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  1. If you do find out, first thing to do is send them an invoice for damages. Make it realistic - i.e. fair values but make it complete, travel, time etc cost of digging hole.... At this point you have established a cost. The beekeeper may actually decide to pay the bill. I have experienced this. If they don't, they are now very aware of the cost to someone else that their actions (or lack of) have caused. At this point if they refuse to pay, you can take them to the disputes tribunal. The cost is low, tribunal is less like a court and more like an arbitration. Depending on how
    9 points
  2. I've put some resources up, including a free online training program at
    8 points
  3. EpiPen costs 120 and lasts in excess of 12 months usually. That's nothing near the 320 you estimated. You order them online from Queenstown with free nationwide delivery, which means no trips into town. Additionally ACC would reimburse you had you used it on the guy who was choppered out, or anyone else. Not everyone has a history of being allergic. You could have had 200 stings before with nothing and sting 201 causes a reaction with no prior history. However it's turning into an interesting thread now because it's highlighting the sheer lack of
    7 points
  4. Varroa have been a part of my beekeeping life forever. In the Forum archives (back to 2012) I have posts whinging about going to beekeeping conferences here and abroad full of promise and short on delivery when it comes to ways of managing the problem, and I retain what I think is a healthy scepticism about what I will call the ‘selective breeding’ route to a solution. From selecting for hygienic behaviour using pin or freeze killed brood assays in the mid-eighties, to the first Bond test (“Live and Let Die”) in 1993, selection for post-capping duration in the mid ‘90’s, and more recent work w
    6 points
  5. Drone layers can be hard to find but not all of them look terrible. If I find them, I squash them.
    5 points
  6. Another method which I have used successfully is to turn off the laying workers by giving a series of frames with open brood which produces a pheromone with the required effect. One a week until workers stop laying (usually 2-3 doses) and it boosts the hive with brood as it hatches, then give a cell or queen when it is safe, or combine with a queen right hive. This does take time and uses resources, but very interesting for a hobby beekeeper.
    5 points
  7. After you posted about this a few months ago Goran, I made a honey and kawakawa mix. (Kawakawa is a native NZ plant that Maori believe to be very healthy and a treatment for sickness). It did work, but tastes very bitter so I don't think it will be a commercial seller. Interestingly the honey has not granulated, stayed totally liquid. Whereas the exact same honey that does not have kawakawa, all granulated quite some time ago. It's in the pantry and will be getting used if anyone here gets sick .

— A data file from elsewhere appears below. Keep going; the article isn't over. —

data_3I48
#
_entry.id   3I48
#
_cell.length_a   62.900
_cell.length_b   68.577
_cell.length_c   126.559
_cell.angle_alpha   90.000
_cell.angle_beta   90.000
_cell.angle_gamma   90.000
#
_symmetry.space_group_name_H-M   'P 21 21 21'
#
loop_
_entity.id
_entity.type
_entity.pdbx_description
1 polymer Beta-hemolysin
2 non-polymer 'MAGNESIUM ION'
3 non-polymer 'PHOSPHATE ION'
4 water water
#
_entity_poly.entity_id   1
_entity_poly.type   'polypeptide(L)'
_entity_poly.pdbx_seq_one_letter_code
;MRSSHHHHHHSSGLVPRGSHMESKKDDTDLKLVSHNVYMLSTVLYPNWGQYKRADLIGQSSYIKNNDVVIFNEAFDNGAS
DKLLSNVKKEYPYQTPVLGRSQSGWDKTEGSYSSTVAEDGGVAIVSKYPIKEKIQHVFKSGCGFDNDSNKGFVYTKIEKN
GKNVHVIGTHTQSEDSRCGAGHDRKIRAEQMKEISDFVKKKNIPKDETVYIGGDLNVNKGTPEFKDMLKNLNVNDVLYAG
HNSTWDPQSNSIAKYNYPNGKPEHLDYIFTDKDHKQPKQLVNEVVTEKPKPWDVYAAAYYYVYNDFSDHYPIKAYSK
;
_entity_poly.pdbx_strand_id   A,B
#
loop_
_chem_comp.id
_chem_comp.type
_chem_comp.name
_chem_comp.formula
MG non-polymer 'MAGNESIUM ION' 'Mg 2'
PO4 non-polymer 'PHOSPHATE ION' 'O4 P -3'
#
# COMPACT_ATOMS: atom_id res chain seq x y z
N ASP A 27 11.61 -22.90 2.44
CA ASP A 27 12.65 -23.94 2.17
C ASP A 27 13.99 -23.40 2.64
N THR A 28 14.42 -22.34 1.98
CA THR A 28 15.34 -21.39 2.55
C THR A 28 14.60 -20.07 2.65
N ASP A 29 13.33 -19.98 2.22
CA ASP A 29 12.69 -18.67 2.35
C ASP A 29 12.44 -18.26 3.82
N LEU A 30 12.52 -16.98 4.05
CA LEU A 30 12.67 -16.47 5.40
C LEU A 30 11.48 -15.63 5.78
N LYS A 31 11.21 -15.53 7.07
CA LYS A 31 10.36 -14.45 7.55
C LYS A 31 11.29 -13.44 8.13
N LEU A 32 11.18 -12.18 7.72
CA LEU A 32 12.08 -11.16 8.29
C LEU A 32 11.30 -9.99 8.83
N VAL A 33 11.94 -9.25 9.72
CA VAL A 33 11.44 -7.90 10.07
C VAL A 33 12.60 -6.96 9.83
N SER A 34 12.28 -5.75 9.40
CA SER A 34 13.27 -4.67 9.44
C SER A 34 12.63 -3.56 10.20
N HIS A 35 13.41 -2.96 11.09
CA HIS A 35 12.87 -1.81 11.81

5 points
  8. If I was moving up to 500 colonies, I would want the Cowan 28 extractor with the Silver Queen uncapper. We currently have no plans to move up to that sort of scale and have built our extracting around a Mann Lake 18 frame radial unit. The other bit we did when we built our new honey shed, we put in a small room well insulated for storing honey prior to extracting. We call it the 'warm room', but in fact it's more like a 'warm closet', set up to hold 100 supers max. This year was the first time we stored honey in the warm room prior to extracting, and kept the temp in there arou
    5 points
  9. I have looked at the MPI's reasons for the ban but I cannot find why it was fine a year ago and now it's not. They are basically saying that honey is an animal product and as such you must be licensed to exported it. Mark Goodwin has argued that honey is not an animal product but a plant product and should be treated as such. I can see his point and think it's probably time that beekeepers in New Zealand United to get honey out of the animal products and into plant products. Sugar for instance is a plant product despite being heavily modified and refined by upright apes. One of
    4 points
  10. we normally have some cross over but this year the kanuka seems to be having a heavier and earlier flowering than usual.
    4 points
  11. where we are it usually manuka and then into kanuka. this year the kanuka is already flowering and the manuka is just getting going.
    4 points
  12. Lemon honey never used to have any honey in it at all. Honey should be just honey. I also have no problem with people adding different products to honey but it absolutely should be labelled as such i.e. honey and raspberry or honey and vanilla. Creamed honey is generally the name given these days to crystallised honey . In the past it was only called creamed if it had been crystallised in a tank and then stirred and pumped to make it into a softer product. Raspberry honey is honey from the flowers of raspberries.